Brian Lopez’s “Persephone” video is the sort where I started watching and forgot that the song was playing. It’s a visually interesting piece that tells a good story, and also is accompanied by some great folky music.
Matthew Fowler walks down a city street, strumming and singing. He happens to come across his trumpet player. Great things ensue. His calm, composed songwriting makes me think of Damien Rice’s quietest moments or Rocky Votolato.
It’s always a bit unusual for me when songs that I’ve known only in performance make their way to tape. The Fox and The Bird‘s Darkest Hours is composed of songs that I’ve heard the Dallas-based band perform over the past three years since their impressive 2011 debut Floating Feather. “Saints,” “Valley,” and “No Man’s Land” are tunes that have lived in my memory long before they ever found a home on this album, so it’s a bit like welcoming old friends back into my home than meeting new people. Keep that in mind as I praise the album.
The Fox and the Bird is a real chipper folk-pop outfit musically, but their lyrics have a complicated, melancholy tinge. Darkest Hours makes obvious with the title a strand of thought started in their debut. “The Wreck of the Fallible,” “Valley,” and “Habit” all weave together human frailty, the petty ugliness of our actions, redemption, and hope into complex lyrics that keep me pondering as I hum along. “Valley” is especially contradictory in this regard, as I find myself humming the dramatic line “And it was every bit as bad / as our father said” without feeling particularly bad. “Habit” is about a history of violence, sung in an perky, old-school Decemberists vein.
Amid the tension and feeling, there is at least one track that is just happy. “No Man’s Land” is a song of hope, passion, and western expansion that includes jubilant trumpet and a sweeping set of “oh-whoa-oh”s in the chorus. But other than that, it’s charming melodies and back-porch banjo of “Ashes” supporting a conflicted lyric set about loneliness, and the beautiful vintage country harmonies of “Dallas” elucidating how Dallas is a pretty terrible place. (“Dallas is a rich man with a death wish in his eyes / A steel and concrete soul with a warm hearted love disguise.”)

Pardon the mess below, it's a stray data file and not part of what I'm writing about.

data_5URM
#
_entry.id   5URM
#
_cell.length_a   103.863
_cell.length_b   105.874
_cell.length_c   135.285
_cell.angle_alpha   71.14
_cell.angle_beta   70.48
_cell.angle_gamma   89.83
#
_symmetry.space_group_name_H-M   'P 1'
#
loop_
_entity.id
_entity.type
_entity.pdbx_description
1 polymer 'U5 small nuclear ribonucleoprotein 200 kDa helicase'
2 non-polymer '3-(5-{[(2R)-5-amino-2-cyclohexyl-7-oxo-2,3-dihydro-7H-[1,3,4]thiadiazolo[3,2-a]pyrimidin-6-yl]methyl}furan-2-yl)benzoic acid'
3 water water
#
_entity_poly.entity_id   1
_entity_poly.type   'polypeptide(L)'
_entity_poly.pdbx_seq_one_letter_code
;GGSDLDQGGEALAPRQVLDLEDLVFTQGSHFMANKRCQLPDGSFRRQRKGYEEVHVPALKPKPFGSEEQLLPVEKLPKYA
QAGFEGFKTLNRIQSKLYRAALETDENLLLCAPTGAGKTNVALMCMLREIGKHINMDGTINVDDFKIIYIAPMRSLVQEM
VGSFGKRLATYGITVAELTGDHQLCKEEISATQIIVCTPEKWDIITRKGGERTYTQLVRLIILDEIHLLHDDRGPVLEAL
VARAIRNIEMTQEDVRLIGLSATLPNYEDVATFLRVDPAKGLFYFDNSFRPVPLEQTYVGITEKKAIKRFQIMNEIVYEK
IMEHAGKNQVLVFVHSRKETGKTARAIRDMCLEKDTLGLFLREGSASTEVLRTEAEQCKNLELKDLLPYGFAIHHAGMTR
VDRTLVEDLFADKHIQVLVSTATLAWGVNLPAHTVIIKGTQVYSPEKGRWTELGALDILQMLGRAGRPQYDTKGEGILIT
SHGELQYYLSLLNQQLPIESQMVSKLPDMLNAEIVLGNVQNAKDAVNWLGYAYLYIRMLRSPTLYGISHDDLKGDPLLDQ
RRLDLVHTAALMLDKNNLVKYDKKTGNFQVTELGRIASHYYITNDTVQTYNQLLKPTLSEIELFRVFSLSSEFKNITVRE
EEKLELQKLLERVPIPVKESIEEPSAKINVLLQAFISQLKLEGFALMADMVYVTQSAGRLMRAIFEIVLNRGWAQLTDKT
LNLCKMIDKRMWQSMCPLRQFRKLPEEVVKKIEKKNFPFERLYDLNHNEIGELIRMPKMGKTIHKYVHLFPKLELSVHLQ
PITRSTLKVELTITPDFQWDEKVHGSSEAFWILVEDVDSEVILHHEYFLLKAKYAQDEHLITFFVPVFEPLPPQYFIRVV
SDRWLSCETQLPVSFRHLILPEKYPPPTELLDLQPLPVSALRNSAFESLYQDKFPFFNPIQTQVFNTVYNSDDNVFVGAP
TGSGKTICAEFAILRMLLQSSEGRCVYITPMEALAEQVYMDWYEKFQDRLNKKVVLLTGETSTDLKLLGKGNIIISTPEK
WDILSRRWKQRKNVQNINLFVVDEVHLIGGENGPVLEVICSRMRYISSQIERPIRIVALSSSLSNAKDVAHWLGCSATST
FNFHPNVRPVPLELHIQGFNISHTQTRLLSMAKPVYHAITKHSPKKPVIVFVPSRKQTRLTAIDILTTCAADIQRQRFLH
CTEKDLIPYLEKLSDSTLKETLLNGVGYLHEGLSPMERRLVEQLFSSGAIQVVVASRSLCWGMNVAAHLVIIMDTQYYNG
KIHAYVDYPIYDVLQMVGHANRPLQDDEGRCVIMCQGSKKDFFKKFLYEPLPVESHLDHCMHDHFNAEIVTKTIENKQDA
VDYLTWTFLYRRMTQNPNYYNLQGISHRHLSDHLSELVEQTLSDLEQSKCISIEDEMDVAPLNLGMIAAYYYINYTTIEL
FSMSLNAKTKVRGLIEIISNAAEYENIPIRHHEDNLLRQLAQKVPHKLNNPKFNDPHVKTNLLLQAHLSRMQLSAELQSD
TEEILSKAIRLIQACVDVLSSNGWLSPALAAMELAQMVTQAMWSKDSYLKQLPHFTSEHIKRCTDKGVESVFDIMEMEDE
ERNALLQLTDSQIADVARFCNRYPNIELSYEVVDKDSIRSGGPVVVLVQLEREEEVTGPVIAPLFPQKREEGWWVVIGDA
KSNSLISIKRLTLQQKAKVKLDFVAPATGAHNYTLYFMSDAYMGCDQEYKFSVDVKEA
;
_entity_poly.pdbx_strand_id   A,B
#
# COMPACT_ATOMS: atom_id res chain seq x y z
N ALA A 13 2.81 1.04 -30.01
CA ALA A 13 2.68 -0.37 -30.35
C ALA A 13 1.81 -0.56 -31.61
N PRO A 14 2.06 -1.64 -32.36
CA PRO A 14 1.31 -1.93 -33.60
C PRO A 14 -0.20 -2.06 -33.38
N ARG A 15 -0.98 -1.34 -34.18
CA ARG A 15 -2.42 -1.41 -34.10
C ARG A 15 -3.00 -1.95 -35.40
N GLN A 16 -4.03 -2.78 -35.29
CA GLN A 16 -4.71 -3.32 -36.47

So The Fox and the Bird are not The Lumineers: while both can write folk-pop and country tunes that are melodic, memorable, even masterful, the goals of Darkest Hours are quite different than those of “Ho Hey” or “Classy Girls.” This isn’t to knock either band–it’s to point out that fans of Lumineers’ musical qualities might very well enjoy The Fox and the Bird’s music, but might find the lyrics frustrating or even difficult. Others who are fans of challenging lyrics will find an impressive amount of care and thought put into the lyrics, and they might just dig the extremely strong folk-pop stylings. It’s clear that Darkest Hours was crafted over years instead of months: these tunes shine musically and lyrically. The result is one of my favorite albums of the year so far.
I have often sung the praises of Novi Split, so I’m thrilled that David J is moving into an active phase of his production. His most recent release is a split 7″ with fellow Los Angelenos Brown and Blue. Amazingly, the two bands secured Split7Inch.Bandcamp.com to host the thing–although the availability of their seems-like-it-would-already-be-taken website is only one of the impressive things about the split.
Both bands incorporate country influences and focus on gentle vocals; B&B adds a country sway to a quiet indie-rock ballad of sorts in “Honeymoon Suite,” while Novi Split adds pedal steel to the hushed singer/songwriter vibe of “Stupid.” Both bands have a deeply romantic streak running through the lyrics and overall feel, making them great split partners. My only quibble with this is 7 minutes is awfully short for such a great match. Thankfully, both bands are releasing EPs in March–I’ll just play them back to back and call it good. Definitely check out this release.
It is extremely hard for me to resist romantic music. I don’t just mean love songs, although I’m hard-pressed to ignore those; I mean romantic in the literary sense, romanticism that idealizes love and loss and feeling as near to the highest manifestations of the human soul. Damien Rice and early 2000s emo have a lot in common, you know?
Arctic Tern‘s Leaves EP is a passionately romantic album that combines the emotive vocals of David Gray or Josh Garrels with pristine, gentle arrangements of Sleeping at Last and Gregory Alan Isakov. A lilting Irish air to the vocals only makes the sound more appealing. “Light a Fire” is the most polished of the tunes, a full arrangement with good motion, even a quiet urgency, throughout the track. Other tracks show off Arctic Tern’s (one person, naturally: the solitary genius is a beloved romantic-era invention) prowess with just an acoustic guitar: “Love is Not a Game” and “Ties” have stark sections and yet are still smooth. “Love is Not a Game” expands into a tune with swooping cello, melancholy piano, and glockenspiel–it’s an absolutely beautiful piece.
Arctic Tern’s sound falls somewhere between searching and content: the lyrics speak of the anxious space between love and not, but the arrangements are strong and confident. This is music to chill out to, to make out to, to be thoughtful to. It’s music that gets into the spaces of your mind and smooths those jagged edges, even if only for a little while. It’s an EP that caused me to repeat it 8 times in one day. That’s a mighty accomplishment.
Stephen Carradini and friends write reviews of instrumental music. We write about those trying to make the next step in their careers and established artists.